… It was for me immensely moving for so many reasons and on so many levels. You have captured a great deal of how I feel about life and music from this vantage point of my life… I was struck by your ability to conjure or reincarnate another time, resonantly and sometimes painfully so.
In the opinion of some, beginning in the 1920s and ending with the United States’ entry into the war at the end of ’41, New York City enjoyed an explosion of talent rivaling that of Renaissance Florence.
The characters of Songbook live in the afterglow of that explosion, a generation before Stonewall, privileged perhaps by talent and background, ‘discreet in public, candid in private’ as one of the characters puts it, navigating the city as they search for what is permanent in a hostile and ephemeral world.
The play was my last collaboration with the director Vivian Matalon before his death in 2018. During our long time of living together, he directed all of my work. Songbook was presented in two workshops at the York Theater on East 54th Street, where Souvenir began.
Under Vivian’s customarily exact, and exacting, direction I was fortunate to see the play acted by four gifted actors - when Bob Stillman was unavailable for the second workshop, the role of Sam - who must not only sing but play the piano - was played by Malcolm Gets. While watching Vivian rehearse one day I realized that there was little chance of completing the play but that the story could perhaps form the basis of a novel, a different way of telling it.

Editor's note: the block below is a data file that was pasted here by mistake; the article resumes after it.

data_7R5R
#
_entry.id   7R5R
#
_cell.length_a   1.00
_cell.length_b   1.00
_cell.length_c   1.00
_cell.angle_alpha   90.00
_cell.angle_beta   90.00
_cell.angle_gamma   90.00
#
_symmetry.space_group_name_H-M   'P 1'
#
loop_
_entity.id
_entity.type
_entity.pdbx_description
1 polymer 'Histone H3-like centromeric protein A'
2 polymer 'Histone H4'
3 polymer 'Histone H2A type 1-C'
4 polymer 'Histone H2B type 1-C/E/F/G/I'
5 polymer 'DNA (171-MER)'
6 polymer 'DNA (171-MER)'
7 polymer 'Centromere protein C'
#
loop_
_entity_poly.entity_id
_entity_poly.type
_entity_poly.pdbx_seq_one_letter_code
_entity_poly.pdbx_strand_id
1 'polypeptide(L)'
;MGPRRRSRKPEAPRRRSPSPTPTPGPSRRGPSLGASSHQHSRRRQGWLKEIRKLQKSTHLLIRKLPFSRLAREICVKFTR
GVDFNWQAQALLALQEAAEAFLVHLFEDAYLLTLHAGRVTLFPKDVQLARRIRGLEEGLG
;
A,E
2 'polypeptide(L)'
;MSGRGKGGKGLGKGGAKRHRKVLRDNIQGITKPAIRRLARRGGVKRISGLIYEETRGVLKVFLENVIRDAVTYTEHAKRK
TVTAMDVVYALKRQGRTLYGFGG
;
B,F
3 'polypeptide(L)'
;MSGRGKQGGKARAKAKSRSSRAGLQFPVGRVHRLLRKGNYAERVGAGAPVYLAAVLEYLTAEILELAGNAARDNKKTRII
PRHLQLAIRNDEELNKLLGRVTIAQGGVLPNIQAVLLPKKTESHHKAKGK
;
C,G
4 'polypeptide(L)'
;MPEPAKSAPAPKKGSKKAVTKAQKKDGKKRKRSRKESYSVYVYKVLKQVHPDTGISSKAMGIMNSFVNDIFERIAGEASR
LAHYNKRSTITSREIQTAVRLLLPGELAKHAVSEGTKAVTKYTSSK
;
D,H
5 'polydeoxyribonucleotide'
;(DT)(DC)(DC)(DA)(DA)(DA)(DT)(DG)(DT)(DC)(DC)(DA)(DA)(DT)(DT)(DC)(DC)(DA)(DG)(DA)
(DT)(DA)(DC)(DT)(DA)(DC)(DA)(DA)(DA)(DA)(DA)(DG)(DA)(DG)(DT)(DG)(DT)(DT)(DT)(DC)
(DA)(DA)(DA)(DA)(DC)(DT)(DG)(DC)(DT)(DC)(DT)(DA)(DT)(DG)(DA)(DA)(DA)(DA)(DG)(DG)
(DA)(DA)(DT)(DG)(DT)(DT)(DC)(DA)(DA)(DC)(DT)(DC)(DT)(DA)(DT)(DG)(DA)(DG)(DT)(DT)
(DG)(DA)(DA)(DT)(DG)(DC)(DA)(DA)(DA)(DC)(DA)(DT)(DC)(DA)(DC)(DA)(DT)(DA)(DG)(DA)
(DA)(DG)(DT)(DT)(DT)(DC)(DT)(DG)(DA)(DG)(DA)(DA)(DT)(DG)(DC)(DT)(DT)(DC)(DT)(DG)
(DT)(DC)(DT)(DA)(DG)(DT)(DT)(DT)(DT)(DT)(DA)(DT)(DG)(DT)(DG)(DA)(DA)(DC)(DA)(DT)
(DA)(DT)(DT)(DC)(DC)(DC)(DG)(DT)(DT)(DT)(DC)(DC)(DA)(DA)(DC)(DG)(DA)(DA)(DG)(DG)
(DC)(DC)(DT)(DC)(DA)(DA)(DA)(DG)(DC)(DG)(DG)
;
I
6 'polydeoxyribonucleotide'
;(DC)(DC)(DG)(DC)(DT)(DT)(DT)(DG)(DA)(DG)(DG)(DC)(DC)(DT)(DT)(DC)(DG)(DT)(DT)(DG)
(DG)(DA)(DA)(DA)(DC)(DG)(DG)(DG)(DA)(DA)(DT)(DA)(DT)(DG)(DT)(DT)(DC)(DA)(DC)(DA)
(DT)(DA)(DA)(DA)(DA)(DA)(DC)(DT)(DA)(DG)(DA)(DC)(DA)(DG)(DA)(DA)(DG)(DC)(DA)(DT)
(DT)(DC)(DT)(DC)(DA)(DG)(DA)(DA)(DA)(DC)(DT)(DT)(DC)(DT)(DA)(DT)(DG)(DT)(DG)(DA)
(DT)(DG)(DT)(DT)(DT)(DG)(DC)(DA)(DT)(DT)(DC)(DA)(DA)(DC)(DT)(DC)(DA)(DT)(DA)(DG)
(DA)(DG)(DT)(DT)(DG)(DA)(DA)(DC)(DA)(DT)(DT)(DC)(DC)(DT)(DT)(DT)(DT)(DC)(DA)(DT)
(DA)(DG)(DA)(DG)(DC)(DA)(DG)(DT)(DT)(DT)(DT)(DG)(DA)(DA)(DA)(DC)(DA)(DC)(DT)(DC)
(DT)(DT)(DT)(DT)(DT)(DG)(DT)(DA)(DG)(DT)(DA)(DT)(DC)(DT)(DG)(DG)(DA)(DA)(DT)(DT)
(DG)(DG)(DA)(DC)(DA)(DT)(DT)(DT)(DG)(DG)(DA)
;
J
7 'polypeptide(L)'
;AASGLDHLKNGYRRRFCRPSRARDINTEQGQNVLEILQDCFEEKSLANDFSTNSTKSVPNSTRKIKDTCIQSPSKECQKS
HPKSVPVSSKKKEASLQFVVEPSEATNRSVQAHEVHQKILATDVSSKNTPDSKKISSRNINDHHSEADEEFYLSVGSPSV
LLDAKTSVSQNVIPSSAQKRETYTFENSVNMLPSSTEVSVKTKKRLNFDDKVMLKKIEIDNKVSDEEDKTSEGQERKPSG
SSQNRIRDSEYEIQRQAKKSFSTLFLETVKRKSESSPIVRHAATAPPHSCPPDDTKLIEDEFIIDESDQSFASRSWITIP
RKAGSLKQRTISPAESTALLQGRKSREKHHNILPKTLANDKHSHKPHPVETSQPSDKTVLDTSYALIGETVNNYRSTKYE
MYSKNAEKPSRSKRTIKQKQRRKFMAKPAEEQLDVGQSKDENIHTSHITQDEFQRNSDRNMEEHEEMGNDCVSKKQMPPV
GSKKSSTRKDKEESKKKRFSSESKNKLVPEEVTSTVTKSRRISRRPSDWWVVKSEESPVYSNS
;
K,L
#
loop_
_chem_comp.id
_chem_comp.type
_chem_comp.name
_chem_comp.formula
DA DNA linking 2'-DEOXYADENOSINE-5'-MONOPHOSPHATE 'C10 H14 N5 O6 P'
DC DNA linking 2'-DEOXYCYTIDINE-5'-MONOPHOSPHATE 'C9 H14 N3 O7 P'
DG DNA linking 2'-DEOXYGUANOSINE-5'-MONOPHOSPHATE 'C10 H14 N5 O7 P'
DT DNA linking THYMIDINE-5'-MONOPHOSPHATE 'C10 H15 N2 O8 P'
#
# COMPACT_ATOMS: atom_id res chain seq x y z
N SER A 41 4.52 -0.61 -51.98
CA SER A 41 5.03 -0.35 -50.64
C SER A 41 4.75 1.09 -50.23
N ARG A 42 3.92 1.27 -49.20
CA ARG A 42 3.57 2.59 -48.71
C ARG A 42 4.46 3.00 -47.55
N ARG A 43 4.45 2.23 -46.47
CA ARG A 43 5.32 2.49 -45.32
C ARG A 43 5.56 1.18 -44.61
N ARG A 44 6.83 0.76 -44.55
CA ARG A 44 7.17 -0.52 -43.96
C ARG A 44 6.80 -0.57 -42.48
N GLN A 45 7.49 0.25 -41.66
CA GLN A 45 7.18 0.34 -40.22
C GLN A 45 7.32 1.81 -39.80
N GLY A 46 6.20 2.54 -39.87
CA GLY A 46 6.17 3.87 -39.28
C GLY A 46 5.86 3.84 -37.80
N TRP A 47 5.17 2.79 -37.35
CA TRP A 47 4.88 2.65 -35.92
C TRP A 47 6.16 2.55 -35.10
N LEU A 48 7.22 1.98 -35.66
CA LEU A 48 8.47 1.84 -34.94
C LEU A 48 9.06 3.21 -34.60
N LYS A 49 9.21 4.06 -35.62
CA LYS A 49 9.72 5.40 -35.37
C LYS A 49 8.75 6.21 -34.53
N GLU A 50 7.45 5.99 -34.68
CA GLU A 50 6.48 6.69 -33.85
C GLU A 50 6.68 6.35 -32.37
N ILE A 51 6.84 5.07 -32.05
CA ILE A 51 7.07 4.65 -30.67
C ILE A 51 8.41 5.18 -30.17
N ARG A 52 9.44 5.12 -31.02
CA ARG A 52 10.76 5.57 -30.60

It is my marriage play, though the word is never used.
A play about love, and devotion, and singing, and all the songs we use to say those things to each other we don’t have the words to say for ourselves.
Spanning a period of more than fifty years in New York City - from 1949 to 2010 - it explores the lives of three remarkable men, together and apart, and of their legacy, what from among and between them they are able to pass on to a new generation.
New York City from 1949 to 2010, but mostly centered on the post-war years through the Seventies.
Though it shares the same characters and incidents as the play, the novel is expanded in its scope; reaching from 1949 to 2010. Through it all runs a thread of music, the songs that expressed what was hard to put into words.